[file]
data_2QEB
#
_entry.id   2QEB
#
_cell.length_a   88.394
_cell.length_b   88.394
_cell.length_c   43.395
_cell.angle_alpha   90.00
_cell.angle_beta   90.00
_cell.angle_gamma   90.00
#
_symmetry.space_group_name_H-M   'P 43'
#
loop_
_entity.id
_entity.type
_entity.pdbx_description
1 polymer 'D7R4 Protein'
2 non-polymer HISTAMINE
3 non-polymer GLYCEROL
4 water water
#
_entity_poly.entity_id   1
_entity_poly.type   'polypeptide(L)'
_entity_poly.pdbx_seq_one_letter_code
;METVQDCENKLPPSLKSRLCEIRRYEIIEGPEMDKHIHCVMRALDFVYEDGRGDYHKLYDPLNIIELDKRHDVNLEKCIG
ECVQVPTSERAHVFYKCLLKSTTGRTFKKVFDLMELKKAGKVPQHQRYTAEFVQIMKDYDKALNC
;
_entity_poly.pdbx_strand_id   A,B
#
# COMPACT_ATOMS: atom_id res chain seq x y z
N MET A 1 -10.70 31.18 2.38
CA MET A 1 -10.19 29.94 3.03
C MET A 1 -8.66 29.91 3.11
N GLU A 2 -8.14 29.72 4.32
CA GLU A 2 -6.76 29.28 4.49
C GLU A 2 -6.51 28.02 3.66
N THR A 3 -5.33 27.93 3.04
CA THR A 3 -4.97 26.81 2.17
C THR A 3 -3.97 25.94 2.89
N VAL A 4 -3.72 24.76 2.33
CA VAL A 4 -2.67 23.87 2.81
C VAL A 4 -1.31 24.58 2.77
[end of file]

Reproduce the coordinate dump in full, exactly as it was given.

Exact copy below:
data_2QEB
#
_entry.id   2QEB
#
_cell.length_a   88.394
_cell.length_b   88.394
_cell.length_c   43.395
_cell.angle_alpha   90.00
_cell.angle_beta   90.00
_cell.angle_gamma   90.00
#
_symmetry.space_group_name_H-M   'P 43'
#
loop_
_entity.id
_entity.type
_entity.pdbx_description
1 polymer 'D7R4 Protein'
2 non-polymer HISTAMINE
3 non-polymer GLYCEROL
4 water water
#
_entity_poly.entity_id   1
_entity_poly.type   'polypeptide(L)'
_entity_poly.pdbx_seq_one_letter_code
;METVQDCENKLPPSLKSRLCEIRRYEIIEGPEMDKHIHCVMRALDFVYEDGRGDYHKLYDPLNIIELDKRHDVNLEKCIG
ECVQVPTSERAHVFYKCLLKSTTGRTFKKVFDLMELKKAGKVPQHQRYTAEFVQIMKDYDKALNC
;
_entity_poly.pdbx_strand_id   A,B
#
# COMPACT_ATOMS: atom_id res chain seq x y z
N MET A 1 -10.70 31.18 2.38
CA MET A 1 -10.19 29.94 3.03
C MET A 1 -8.66 29.91 3.11
N GLU A 2 -8.14 29.72 4.32
CA GLU A 2 -6.76 29.28 4.49
C GLU A 2 -6.51 28.02 3.66
N THR A 3 -5.33 27.93 3.04
CA THR A 3 -4.97 26.81 2.17
C THR A 3 -3.97 25.94 2.89
N VAL A 4 -3.72 24.76 2.33
CA VAL A 4 -2.67 23.87 2.81
C VAL A 4 -1.31 24.58 2.77